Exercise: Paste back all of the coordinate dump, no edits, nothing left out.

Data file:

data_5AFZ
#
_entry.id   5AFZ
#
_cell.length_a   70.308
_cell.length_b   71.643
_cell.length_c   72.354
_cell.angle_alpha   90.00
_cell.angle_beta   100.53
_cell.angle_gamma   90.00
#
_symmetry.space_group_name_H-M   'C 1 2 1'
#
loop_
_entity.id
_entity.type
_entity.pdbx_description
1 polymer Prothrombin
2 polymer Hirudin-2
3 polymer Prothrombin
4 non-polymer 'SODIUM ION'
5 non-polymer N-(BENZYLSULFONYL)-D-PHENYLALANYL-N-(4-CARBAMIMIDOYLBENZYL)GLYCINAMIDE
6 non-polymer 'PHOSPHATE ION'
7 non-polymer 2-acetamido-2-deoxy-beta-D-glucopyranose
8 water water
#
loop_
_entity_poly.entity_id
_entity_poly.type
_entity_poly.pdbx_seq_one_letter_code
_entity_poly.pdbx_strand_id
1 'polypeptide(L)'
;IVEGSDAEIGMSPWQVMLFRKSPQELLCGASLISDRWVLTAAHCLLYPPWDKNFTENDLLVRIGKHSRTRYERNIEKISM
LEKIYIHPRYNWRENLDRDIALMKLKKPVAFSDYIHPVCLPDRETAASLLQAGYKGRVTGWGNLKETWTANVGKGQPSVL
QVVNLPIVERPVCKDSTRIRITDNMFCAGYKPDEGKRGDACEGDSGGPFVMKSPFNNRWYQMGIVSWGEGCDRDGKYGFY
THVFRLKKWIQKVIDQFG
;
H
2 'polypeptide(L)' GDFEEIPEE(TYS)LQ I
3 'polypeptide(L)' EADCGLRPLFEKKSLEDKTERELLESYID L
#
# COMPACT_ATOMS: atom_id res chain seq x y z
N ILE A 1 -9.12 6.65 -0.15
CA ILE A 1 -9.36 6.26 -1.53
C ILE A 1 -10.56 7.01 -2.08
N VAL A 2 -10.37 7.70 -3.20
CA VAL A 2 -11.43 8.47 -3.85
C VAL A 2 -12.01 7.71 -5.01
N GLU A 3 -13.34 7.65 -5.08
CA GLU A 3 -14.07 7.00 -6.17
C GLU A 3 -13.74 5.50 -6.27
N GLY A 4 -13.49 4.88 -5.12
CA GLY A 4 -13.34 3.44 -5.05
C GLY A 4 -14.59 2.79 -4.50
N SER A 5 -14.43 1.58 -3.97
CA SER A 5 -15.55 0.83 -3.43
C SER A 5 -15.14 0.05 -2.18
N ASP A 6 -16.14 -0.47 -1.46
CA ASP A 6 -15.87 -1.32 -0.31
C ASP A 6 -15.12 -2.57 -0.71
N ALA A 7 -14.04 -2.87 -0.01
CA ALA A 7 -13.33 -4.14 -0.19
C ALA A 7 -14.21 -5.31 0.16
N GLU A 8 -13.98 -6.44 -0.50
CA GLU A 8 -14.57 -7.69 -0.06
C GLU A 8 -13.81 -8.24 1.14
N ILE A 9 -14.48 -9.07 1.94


data_5AFZ
#
_entry.id   5AFZ
#
_cell.length_a   70.308
_cell.length_b   71.643
_cell.length_c   72.354
_cell.angle_alpha   90.00
_cell.angle_beta   100.53
_cell.angle_gamma   90.00
#
_symmetry.space_group_name_H-M   'C 1 2 1'
#
loop_
_entity.id
_entity.type
_entity.pdbx_description
1 polymer Prothrombin
2 polymer Hirudin-2
3 polymer Prothrombin
4 non-polymer 'SODIUM ION'
5 non-polymer N-(BENZYLSULFONYL)-D-PHENYLALANYL-N-(4-CARBAMIMIDOYLBENZYL)GLYCINAMIDE
6 non-polymer 'PHOSPHATE ION'
7 non-polymer 2-acetamido-2-deoxy-beta-D-glucopyranose
8 water water
#
loop_
_entity_poly.entity_id
_entity_poly.type
_entity_poly.pdbx_seq_one_letter_code
_entity_poly.pdbx_strand_id
1 'polypeptide(L)'
;IVEGSDAEIGMSPWQVMLFRKSPQELLCGASLISDRWVLTAAHCLLYPPWDKNFTENDLLVRIGKHSRTRYERNIEKISM
LEKIYIHPRYNWRENLDRDIALMKLKKPVAFSDYIHPVCLPDRETAASLLQAGYKGRVTGWGNLKETWTANVGKGQPSVL
QVVNLPIVERPVCKDSTRIRITDNMFCAGYKPDEGKRGDACEGDSGGPFVMKSPFNNRWYQMGIVSWGEGCDRDGKYGFY
THVFRLKKWIQKVIDQFG
;
H
2 'polypeptide(L)' GDFEEIPEE(TYS)LQ I
3 'polypeptide(L)' EADCGLRPLFEKKSLEDKTERELLESYID L
#
# COMPACT_ATOMS: atom_id res chain seq x y z
N ILE A 1 -9.12 6.65 -0.15
CA ILE A 1 -9.36 6.26 -1.53
C ILE A 1 -10.56 7.01 -2.08
N VAL A 2 -10.37 7.70 -3.20
CA VAL A 2 -11.43 8.47 -3.85
C VAL A 2 -12.01 7.71 -5.01
N GLU A 3 -13.34 7.65 -5.08
CA GLU A 3 -14.07 7.00 -6.17
C GLU A 3 -13.74 5.50 -6.27
N GLY A 4 -13.49 4.88 -5.12
CA GLY A 4 -13.34 3.44 -5.05
C GLY A 4 -14.59 2.79 -4.50
N SER A 5 -14.43 1.58 -3.97
CA SER A 5 -15.55 0.83 -3.43
C SER A 5 -15.14 0.05 -2.18
N ASP A 6 -16.14 -0.47 -1.46
CA ASP A 6 -15.87 -1.32 -0.31
C ASP A 6 -15.12 -2.57 -0.71
N ALA A 7 -14.04 -2.87 -0.01
CA ALA A 7 -13.33 -4.14 -0.19
C ALA A 7 -14.21 -5.31 0.16
N GLU A 8 -13.98 -6.44 -0.50
CA GLU A 8 -14.57 -7.69 -0.06
C GLU A 8 -13.81 -8.24 1.14
N ILE A 9 -14.48 -9.07 1.94